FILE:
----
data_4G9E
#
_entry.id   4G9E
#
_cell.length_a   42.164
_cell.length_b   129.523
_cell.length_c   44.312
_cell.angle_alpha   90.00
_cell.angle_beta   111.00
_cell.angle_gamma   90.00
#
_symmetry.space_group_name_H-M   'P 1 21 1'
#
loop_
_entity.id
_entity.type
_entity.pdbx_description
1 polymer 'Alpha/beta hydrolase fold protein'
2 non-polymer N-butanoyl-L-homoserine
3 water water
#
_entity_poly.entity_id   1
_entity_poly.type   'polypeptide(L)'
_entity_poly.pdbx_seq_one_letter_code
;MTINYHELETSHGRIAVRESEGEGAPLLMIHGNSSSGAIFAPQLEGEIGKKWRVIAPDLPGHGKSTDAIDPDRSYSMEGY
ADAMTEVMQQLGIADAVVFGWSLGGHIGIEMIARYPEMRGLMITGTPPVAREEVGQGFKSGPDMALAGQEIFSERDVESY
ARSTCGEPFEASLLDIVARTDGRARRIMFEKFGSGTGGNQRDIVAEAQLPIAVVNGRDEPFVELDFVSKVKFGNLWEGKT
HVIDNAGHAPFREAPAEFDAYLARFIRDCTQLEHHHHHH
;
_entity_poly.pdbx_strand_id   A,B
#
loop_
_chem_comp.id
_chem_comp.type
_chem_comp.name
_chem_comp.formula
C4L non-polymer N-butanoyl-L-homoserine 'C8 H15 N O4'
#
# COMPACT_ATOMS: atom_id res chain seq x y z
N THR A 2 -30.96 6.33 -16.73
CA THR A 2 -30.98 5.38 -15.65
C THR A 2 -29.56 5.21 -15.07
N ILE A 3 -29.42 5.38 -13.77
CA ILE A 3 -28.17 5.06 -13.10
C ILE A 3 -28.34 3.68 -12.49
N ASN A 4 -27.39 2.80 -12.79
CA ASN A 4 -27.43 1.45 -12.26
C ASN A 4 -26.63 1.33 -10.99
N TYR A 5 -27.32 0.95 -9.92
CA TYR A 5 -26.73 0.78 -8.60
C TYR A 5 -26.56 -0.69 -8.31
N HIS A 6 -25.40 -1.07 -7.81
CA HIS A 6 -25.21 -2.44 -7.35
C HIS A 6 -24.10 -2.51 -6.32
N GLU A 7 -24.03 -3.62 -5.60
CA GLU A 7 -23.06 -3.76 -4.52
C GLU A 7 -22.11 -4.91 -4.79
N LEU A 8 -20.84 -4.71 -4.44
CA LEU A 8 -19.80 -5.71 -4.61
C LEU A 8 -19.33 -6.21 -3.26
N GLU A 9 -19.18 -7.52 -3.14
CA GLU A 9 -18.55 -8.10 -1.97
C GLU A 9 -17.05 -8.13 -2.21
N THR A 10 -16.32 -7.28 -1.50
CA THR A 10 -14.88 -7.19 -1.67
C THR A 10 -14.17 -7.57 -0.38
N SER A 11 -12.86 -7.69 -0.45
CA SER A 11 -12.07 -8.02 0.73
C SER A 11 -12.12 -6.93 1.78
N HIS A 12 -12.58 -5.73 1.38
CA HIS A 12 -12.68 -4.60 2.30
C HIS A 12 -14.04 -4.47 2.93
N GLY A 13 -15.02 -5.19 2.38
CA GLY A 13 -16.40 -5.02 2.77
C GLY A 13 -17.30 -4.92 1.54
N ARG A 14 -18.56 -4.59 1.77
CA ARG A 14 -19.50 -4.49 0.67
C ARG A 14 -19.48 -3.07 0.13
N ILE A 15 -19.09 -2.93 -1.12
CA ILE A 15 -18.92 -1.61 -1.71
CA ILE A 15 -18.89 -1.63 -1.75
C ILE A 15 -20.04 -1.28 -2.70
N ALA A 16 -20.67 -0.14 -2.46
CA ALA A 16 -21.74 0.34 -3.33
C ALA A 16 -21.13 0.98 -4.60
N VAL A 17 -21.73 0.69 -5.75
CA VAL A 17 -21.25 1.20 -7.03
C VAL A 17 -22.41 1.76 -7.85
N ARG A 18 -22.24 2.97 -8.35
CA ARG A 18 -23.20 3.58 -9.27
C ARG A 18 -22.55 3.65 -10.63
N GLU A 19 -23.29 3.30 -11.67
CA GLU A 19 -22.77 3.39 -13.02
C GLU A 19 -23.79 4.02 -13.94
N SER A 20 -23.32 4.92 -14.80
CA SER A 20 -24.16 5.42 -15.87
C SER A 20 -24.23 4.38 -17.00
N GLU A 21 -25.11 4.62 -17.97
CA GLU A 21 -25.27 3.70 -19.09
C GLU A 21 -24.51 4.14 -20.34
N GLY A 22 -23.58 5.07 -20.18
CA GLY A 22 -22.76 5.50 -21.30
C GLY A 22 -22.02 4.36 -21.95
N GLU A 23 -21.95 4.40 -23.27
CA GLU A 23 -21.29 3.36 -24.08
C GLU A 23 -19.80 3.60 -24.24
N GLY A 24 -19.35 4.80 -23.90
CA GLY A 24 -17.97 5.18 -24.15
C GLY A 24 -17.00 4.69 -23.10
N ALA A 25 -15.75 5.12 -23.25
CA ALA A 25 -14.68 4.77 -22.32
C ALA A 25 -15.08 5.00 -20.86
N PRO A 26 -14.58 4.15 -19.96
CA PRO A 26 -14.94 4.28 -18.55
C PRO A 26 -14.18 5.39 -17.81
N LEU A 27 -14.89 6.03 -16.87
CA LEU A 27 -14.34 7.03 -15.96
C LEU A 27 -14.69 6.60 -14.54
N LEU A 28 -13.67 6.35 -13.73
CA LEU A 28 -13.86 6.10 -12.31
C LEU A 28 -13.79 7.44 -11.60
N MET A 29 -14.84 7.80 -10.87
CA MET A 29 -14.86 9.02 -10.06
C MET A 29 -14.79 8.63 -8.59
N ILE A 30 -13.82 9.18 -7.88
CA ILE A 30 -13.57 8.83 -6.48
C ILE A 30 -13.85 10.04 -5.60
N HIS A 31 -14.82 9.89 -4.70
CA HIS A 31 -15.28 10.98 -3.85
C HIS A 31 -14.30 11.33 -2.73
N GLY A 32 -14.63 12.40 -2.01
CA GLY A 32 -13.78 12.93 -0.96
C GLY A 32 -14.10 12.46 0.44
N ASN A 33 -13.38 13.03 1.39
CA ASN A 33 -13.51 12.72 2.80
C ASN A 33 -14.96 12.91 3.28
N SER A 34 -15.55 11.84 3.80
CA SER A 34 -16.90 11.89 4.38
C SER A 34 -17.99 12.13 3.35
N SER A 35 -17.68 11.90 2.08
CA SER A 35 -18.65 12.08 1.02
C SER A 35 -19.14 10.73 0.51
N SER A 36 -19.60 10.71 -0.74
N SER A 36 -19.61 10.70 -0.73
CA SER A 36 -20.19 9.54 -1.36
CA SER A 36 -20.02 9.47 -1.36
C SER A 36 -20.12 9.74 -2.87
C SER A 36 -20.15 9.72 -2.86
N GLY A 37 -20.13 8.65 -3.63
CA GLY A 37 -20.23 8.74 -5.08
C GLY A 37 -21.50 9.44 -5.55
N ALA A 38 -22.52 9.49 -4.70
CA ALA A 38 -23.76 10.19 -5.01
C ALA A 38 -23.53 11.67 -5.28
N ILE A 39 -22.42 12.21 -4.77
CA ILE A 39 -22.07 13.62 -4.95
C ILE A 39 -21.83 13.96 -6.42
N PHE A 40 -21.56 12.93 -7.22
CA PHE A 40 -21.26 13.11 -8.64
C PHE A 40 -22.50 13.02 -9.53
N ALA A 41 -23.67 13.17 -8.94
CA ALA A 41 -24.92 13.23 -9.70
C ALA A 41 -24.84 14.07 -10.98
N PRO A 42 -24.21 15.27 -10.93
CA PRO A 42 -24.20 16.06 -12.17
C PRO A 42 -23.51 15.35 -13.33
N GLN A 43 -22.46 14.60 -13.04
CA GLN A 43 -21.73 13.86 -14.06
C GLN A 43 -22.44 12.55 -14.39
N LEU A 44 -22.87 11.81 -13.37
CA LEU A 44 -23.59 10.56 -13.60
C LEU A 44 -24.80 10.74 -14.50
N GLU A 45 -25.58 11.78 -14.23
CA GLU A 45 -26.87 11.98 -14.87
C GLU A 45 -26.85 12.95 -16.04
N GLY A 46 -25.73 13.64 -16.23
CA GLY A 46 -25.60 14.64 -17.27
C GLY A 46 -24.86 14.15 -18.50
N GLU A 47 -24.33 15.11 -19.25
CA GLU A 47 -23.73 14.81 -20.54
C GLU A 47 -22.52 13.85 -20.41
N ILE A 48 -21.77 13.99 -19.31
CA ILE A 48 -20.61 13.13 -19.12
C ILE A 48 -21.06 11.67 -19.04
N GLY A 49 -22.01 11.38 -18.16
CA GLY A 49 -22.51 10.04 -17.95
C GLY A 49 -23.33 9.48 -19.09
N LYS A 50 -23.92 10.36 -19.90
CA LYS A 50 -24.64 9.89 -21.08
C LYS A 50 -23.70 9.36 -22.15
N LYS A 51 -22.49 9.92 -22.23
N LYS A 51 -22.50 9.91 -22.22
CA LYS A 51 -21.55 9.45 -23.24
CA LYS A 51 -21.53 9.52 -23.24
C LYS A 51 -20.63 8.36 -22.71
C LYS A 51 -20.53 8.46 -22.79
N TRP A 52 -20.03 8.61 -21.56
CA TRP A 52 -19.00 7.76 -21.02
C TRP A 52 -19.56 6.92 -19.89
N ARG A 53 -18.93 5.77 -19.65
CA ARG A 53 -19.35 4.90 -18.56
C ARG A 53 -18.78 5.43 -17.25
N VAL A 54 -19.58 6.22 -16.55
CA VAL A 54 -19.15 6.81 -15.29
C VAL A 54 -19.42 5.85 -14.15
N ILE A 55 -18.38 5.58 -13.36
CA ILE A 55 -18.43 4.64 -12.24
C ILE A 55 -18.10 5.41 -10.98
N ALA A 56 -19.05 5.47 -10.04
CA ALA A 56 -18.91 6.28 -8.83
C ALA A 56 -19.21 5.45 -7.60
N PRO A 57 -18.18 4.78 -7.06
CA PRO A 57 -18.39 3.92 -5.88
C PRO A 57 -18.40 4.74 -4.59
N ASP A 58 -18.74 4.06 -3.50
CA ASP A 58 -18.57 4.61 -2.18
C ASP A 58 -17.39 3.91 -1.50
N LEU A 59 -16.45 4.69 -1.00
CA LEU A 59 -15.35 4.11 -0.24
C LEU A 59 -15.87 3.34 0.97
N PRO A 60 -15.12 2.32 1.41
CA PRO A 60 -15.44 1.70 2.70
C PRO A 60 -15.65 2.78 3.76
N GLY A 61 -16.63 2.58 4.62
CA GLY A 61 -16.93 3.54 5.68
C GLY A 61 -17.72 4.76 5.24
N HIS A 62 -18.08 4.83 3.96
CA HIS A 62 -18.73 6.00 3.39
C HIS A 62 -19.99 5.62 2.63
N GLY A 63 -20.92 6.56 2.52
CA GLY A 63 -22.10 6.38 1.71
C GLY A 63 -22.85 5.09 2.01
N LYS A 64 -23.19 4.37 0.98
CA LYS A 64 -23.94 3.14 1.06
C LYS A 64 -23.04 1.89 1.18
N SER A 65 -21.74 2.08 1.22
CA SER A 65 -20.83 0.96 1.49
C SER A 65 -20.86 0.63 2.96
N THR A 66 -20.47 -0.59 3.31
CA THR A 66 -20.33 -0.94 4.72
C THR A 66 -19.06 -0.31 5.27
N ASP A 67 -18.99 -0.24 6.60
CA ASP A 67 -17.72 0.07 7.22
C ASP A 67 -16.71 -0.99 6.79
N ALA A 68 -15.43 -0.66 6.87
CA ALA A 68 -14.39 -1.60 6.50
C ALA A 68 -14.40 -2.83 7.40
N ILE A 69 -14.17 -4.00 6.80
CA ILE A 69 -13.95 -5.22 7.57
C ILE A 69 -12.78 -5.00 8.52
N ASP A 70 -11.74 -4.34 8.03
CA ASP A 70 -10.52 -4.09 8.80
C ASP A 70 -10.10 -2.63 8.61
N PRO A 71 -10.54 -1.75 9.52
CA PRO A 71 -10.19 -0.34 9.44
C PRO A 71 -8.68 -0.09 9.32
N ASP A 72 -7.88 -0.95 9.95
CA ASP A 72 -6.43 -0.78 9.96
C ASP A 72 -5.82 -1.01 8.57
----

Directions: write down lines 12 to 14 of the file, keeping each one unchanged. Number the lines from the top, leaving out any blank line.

_symmetry.space_group_name_H-M   'P 1 21 1'
#
loop_